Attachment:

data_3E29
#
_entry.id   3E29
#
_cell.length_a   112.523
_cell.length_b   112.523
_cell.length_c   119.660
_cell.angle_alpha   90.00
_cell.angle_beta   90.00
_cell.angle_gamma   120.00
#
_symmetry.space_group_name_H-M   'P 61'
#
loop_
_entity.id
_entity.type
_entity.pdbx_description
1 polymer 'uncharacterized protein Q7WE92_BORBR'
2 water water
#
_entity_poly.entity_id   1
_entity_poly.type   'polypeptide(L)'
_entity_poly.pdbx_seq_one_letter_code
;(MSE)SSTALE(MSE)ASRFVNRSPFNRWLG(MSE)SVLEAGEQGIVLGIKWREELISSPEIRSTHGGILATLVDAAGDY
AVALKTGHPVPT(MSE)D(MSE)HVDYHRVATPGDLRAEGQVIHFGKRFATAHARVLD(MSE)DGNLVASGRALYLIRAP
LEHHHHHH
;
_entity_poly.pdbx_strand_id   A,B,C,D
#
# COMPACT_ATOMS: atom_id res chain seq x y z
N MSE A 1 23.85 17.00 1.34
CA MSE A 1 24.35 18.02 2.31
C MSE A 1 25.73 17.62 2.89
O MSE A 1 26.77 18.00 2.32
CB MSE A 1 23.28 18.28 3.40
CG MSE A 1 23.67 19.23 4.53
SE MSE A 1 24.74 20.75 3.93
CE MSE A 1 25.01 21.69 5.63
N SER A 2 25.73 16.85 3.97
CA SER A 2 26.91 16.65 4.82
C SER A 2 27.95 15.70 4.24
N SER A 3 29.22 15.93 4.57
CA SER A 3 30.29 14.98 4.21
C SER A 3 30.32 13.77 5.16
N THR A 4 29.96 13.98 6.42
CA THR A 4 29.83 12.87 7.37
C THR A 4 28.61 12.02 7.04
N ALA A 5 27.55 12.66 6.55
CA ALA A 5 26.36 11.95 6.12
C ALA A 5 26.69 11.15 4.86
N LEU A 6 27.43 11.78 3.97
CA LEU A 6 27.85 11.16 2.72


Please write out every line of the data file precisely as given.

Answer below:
data_3E29
#
_entry.id   3E29
#
_cell.length_a   112.523
_cell.length_b   112.523
_cell.length_c   119.660
_cell.angle_alpha   90.00
_cell.angle_beta   90.00
_cell.angle_gamma   120.00
#
_symmetry.space_group_name_H-M   'P 61'
#
loop_
_entity.id
_entity.type
_entity.pdbx_description
1 polymer 'uncharacterized protein Q7WE92_BORBR'
2 water water
#
_entity_poly.entity_id   1
_entity_poly.type   'polypeptide(L)'
_entity_poly.pdbx_seq_one_letter_code
;(MSE)SSTALE(MSE)ASRFVNRSPFNRWLG(MSE)SVLEAGEQGIVLGIKWREELISSPEIRSTHGGILATLVDAAGDY
AVALKTGHPVPT(MSE)D(MSE)HVDYHRVATPGDLRAEGQVIHFGKRFATAHARVLD(MSE)DGNLVASGRALYLIRAP
LEHHHHHH
;
_entity_poly.pdbx_strand_id   A,B,C,D
#
# COMPACT_ATOMS: atom_id res chain seq x y z
N MSE A 1 23.85 17.00 1.34
CA MSE A 1 24.35 18.02 2.31
C MSE A 1 25.73 17.62 2.89
O MSE A 1 26.77 18.00 2.32
CB MSE A 1 23.28 18.28 3.40
CG MSE A 1 23.67 19.23 4.53
SE MSE A 1 24.74 20.75 3.93
CE MSE A 1 25.01 21.69 5.63
N SER A 2 25.73 16.85 3.97
CA SER A 2 26.91 16.65 4.82
C SER A 2 27.95 15.70 4.24
N SER A 3 29.22 15.93 4.57
CA SER A 3 30.29 14.98 4.21
C SER A 3 30.32 13.77 5.16
N THR A 4 29.96 13.98 6.42
CA THR A 4 29.83 12.87 7.37
C THR A 4 28.61 12.02 7.04
N ALA A 5 27.55 12.66 6.55
CA ALA A 5 26.36 11.95 6.12
C ALA A 5 26.69 11.15 4.86
N LEU A 6 27.43 11.78 3.97
CA LEU A 6 27.85 11.16 2.72